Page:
A Q+A with NEI’s Matthew Crozat 

Nuclear energy is making a comeback, buoyed by a lineup of new tax credits and private investment. 

“It took a wake up call,” Matthew Crozat, executive director for strategy and policy development at the Nuclear Energy Institute, told Ignition. 

Crozat’s journey began at the DOE’s Office of Nuclear Energy in 2006, where he expected to advance a wave of new reactor projects. However, after nearly a decade, he found himself at odds with the department’s decision to prematurely close what he described as “perfectly good” nuclear plants. Crozat joined NEI in 2015 to combat this trend, and now, policy and the private sector are beginning to get on board. 

In an interview with Ignition, Crozat shed light on how the Inflation Reduction Act signaled the value of carbon-free power from nuclear plants and prompted companies to reassess how they fit their long-term strategies. 

Note: This interview has been edited for length and clarity. 

Ignition: How has the financing landscape evolved as the US increasingly looks to nuclear as an alternative energy source? 

Crozat: Well, it took a wake up call. We did close 13 reactors, many of which because the economic value of the nuclear generation wasn’t being realized. We also saw a number of states step in to prevent more closures. Illinois was one of the leaders there, New York, New Jersey, and they saved the better part of 20 plants. 

What we’ve now seen is a federal framework that has created a very clear signal that carbon-free power from nuclear plants is really valuable. We have the new tax credit for the operating fleet that will run through 2032, and that creates something of a revenue floor for plants that are operating in markets that might be home to very cheap natural gas that drives down power prices. We have this financial stability that simply was not there for much of the last 15 years, and that has really changed how companies have thought about how these plants fit into their long-term plans. 

I mentioned how important the tax credits have been, but before that, we also saw a federal program called the Civil Nuclear Credit Program. It was a grant program to provide funding for plants that were facing closure. That program directly saved two units in California at the Diablo Canyon Power Plant. I say this because we’ve seen this trend turning on the back of policy.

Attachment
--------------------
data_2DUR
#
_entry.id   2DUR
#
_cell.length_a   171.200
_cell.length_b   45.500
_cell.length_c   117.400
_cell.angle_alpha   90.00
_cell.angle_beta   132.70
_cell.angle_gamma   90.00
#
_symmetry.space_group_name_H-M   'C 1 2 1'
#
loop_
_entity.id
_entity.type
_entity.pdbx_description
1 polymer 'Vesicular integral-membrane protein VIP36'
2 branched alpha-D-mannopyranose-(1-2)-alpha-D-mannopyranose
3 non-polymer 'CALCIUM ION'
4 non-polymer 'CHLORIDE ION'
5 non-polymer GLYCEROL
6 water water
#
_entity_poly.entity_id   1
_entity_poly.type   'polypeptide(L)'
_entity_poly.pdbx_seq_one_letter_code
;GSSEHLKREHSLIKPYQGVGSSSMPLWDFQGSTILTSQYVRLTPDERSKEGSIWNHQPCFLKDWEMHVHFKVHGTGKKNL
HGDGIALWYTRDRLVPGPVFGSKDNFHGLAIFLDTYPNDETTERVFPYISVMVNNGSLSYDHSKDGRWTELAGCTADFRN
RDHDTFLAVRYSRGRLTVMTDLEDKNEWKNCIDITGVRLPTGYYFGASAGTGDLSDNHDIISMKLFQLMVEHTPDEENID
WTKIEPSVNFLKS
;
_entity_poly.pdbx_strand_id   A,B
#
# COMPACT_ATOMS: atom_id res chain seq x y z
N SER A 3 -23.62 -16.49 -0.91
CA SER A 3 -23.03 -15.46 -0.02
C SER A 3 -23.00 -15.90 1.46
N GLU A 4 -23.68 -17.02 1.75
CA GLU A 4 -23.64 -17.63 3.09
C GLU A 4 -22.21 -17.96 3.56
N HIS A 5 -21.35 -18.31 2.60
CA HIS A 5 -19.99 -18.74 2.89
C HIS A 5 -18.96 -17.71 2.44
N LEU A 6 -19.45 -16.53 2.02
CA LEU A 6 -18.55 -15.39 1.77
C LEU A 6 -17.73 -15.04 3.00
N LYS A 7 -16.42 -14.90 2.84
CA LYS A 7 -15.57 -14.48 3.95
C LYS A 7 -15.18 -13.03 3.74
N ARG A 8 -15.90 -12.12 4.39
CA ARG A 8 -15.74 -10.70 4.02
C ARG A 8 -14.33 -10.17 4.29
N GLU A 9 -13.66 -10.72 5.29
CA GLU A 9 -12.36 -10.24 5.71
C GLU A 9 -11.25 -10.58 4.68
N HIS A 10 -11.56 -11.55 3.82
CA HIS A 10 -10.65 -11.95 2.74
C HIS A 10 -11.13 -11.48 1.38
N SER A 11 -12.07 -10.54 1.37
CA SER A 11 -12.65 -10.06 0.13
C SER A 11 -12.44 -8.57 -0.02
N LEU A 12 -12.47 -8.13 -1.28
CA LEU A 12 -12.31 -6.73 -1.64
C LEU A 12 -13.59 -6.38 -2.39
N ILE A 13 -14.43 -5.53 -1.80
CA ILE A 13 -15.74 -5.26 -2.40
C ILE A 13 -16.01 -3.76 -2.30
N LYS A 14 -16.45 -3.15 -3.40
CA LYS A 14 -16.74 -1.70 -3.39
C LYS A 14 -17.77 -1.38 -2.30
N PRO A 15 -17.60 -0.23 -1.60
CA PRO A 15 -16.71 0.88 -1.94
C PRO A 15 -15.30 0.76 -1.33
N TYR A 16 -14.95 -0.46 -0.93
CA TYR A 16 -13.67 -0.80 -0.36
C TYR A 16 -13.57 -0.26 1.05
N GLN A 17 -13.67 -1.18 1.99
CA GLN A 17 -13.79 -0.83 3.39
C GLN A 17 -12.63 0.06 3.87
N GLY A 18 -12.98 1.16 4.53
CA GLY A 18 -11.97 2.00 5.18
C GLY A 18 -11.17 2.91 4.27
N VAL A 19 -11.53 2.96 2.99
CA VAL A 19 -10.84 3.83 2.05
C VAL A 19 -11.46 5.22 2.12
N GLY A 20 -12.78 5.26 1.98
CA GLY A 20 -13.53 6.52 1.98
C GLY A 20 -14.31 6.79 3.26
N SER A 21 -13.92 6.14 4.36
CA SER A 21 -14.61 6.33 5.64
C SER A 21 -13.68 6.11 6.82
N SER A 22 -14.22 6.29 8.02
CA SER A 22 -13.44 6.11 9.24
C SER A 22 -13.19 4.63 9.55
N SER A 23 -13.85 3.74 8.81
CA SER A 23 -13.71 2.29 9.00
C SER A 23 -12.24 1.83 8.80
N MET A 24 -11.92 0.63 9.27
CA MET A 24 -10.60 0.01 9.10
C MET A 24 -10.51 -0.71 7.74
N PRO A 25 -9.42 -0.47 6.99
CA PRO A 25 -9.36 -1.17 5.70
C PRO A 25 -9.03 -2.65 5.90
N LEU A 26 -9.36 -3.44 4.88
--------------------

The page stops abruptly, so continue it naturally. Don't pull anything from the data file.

The other thing I wanted to point out is it’s not just the policy tools that are showing up. We’re also seeing a newfound appreciation for the importance of carbon-free generation that runs all day every day. We’re seeing new commercial interest in paying for that carbon-free attribute on top of power from the private sector in a way that creates a really strong incentive to make these investments to keep the plants in operation, or to expand capacity. 

Can you elaborate on the private investment you’re seeing? 

We saw one clear example where there was a data center built at the Susquehanna Nuclear Station in northeastern Pennsylvania. Amazon Web Services just bought it earlier this year. They bought the data center itself as well as the power from Susquehanna to run it. That was seen as a transaction that was largely backed by the environmental characteristics of the power that was being purchased there. So we’re seeing this newfound interest. I know PSEG has talked about this as something they’ll look into for their plant in New Jersey. 

We are finding that looking at the real expansion of demand for running high-scale computing, they’re looking for around-the-clock, carbon-free power and there’s a ton of that to be found. So, it’s a new opportunity that we just hadn’t seen before in the history of the industry. 

And with the rise of AI, that will take a lot of power. 

That’s a lot of it. I mean the power-intensive nature of AI is something that’s caught everyone by surprise. 

Is there anything else you’d like to note on this topic? 

We’re looking not just at renewing the plants as is but trying to expand capacity. We’ve done this for a number of years, and added about 6000 megawatts over the last 20 to 30 years. There’s more potential there and we expect to see another wave of this, also inspired by one of the other tax credits in the IRA which was for all forms of carbon-free generation, whether it’s nuclear, wind [or] solar. We’re trying to get the Department of Treasury to reaffirm that this is going to be available because that will help the economics. This is something that we’re focused on because there’s a real opportunity in the near-term to add a bunch of nuclear capacity, if this credit gets defined in a way that gives companies the certainty to move forward. 

I’m often asked whether nuclear is going to have a kind of resurgence because of the IRA. We’re mostly hearing about solar and wind, and I think nuclear has definitely not been discussed as extensively. 

It’s interesting because we asked our members a couple years ago what their expectations were for nuclear going forward. What they told us was, essentially, they needed to add about 90 gigawatts of new nuclear while keeping what they had—that’s about doubling the US nuclear fleet—and the IRA is an important part of what’s behind that. 

Right now, we’re trying to sort out who’s going to move first and who’s going to create that industrial knowledge base that will allow others to follow. We’re working with our members to understand what’s going to get people moving faster, but everyone sees the long-term need and the tax credits are a really big part of how to think about that problem.

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